Think Things Through

You have three ways to contribute, with different rules when it comes to withdrawals and loans. The tax advantages of pre-tax and Roth contributions are designed to encourage you to save for retirement — so withdrawing money before you reach retirement age carries certain restrictions. After-tax contributions can be withdrawn at any time, without restrictions.

Here’s a Summary of the Differences

Type of AccessPre-Tax ContributionsRoth ContributionsAfter-Tax Contributions
Withdrawal   
  • Anytime without restrictions
  • After age 59½
  • To meet a qualifying hardship
Loan
 

Access When Working

Taking Out a Loan

You may be able to borrow a portion of your vested account and pay your account back with interest through after-tax payroll deductions. Just keep in mind that you reduce your earning power overall when you borrow against your account. That’s why it's always best to check with a financial advisor to explore other options.

Making an Early Withdrawal

Early withdrawals of pre-tax or Roth contributions are subject to penalties. You may be assessed an IRS penalty if you receive a distribution before age 59½ and do not roll over your account into an IRA or another employer’s qualified plan. You’ll also owe taxes on withdrawals of pre-tax contributions and on all earnings (including earnings in your Roth account).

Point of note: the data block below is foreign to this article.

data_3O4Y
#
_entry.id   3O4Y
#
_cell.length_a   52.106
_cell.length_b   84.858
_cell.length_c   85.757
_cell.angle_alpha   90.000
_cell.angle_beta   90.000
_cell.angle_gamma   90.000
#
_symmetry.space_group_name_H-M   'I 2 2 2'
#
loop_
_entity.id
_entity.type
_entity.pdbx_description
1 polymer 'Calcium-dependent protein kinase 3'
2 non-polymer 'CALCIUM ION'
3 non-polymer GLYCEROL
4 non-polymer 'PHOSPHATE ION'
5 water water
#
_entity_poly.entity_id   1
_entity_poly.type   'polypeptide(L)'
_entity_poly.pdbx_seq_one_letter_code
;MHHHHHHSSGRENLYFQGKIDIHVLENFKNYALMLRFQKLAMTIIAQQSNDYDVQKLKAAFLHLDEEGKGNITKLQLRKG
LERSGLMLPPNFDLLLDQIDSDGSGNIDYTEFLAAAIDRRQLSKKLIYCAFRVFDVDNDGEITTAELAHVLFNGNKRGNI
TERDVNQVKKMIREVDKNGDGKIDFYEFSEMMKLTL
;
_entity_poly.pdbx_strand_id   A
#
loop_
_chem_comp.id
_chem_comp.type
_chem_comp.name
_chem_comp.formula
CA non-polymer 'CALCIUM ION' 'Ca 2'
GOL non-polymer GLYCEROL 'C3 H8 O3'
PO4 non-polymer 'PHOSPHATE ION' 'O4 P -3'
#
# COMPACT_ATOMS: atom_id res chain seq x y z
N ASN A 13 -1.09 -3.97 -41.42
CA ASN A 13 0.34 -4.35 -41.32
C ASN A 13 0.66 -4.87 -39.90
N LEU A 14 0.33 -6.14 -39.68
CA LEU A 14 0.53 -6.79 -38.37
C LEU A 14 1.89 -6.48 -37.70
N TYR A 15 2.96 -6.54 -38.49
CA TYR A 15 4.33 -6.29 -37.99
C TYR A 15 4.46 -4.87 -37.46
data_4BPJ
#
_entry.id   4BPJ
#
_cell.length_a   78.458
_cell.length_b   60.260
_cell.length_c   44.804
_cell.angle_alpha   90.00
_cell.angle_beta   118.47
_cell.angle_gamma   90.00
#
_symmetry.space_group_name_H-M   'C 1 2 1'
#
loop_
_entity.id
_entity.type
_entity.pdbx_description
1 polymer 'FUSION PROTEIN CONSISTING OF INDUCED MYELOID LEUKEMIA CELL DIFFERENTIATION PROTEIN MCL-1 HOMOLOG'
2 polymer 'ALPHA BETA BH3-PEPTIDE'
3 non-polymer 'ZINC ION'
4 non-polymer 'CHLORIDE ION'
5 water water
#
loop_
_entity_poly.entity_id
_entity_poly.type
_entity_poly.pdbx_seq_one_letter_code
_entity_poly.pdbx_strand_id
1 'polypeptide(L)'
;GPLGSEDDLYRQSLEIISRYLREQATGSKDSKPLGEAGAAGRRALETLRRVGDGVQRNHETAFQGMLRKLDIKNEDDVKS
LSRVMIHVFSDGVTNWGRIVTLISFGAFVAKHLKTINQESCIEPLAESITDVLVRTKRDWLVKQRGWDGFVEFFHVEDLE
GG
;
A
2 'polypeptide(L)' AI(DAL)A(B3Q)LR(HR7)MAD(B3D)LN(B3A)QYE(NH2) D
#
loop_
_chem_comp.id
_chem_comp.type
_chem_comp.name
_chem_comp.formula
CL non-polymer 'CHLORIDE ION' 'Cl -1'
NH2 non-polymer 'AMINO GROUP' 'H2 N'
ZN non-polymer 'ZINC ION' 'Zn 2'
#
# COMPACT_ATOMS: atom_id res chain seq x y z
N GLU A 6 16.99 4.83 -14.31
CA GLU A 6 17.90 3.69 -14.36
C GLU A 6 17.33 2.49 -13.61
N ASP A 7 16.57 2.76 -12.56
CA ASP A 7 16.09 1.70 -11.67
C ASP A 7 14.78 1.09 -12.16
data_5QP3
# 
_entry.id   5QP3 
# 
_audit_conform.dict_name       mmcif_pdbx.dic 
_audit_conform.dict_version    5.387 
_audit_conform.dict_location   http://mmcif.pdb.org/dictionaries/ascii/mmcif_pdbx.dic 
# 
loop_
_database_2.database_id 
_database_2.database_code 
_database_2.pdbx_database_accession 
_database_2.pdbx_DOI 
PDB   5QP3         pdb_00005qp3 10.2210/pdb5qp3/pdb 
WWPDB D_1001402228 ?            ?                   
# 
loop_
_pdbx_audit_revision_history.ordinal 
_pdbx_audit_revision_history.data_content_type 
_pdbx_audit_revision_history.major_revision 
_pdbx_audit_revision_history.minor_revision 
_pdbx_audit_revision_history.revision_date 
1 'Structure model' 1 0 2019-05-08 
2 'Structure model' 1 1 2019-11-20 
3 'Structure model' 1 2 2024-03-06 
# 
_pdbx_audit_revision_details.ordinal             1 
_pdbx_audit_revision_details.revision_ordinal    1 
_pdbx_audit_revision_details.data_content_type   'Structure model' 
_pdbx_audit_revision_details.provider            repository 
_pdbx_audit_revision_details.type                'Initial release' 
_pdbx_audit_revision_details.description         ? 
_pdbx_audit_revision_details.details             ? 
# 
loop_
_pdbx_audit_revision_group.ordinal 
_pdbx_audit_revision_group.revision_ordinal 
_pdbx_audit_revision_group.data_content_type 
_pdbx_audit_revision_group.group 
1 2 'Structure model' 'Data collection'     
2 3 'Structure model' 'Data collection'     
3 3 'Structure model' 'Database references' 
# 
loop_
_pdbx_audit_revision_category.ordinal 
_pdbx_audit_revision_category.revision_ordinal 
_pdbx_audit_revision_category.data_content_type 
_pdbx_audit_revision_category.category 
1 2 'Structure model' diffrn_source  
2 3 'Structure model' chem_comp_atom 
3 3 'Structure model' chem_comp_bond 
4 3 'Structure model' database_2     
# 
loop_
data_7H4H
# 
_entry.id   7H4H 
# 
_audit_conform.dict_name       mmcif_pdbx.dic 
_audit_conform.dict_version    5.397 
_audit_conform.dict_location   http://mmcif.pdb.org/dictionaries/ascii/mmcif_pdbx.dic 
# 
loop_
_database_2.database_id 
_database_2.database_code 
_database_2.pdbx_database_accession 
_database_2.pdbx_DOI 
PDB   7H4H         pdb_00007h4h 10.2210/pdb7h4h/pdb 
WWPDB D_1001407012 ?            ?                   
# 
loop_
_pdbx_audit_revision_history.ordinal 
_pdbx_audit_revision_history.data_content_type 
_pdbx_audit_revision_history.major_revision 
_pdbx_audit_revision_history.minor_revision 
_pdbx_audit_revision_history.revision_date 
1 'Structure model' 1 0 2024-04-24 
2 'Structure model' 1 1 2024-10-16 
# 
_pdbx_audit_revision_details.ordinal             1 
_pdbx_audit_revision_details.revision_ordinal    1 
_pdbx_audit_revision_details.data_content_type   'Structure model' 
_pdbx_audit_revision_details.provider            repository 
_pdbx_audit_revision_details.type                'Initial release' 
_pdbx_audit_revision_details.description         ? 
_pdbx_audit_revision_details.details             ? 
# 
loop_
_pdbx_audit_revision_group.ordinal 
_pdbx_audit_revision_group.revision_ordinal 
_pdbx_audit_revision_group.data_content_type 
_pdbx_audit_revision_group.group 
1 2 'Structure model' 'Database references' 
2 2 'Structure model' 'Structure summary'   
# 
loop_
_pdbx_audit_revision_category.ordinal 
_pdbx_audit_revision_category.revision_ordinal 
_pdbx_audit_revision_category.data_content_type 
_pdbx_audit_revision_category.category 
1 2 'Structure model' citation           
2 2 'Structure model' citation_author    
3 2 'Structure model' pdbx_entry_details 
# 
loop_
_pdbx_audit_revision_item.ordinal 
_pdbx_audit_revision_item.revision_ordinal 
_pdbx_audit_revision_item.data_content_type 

Note that early withdrawals while you are still employed are only permitted if you have a qualifying hardship per IRS rules.

For details, see the Summary Plan Description on the NetBenefits website under Plan Information and Documents.

Find out more at the NetBenefits website or by calling the American Airlines 401(k) Service Center at Fidelity at (800) 354-3412.

Other Access

Your account is available for distribution when you leave the company, retire or become disabled. You can request a distribution after 30 days.

If you leave the company or retire at age 55 or later, you may be able to receive a distribution with no penalty. Keep in mind that penalties don’t apply once you reach age 59½ — or if you’re disabled.

If you pass away and have an account balance, your named beneficiary will receive notification of distribution options.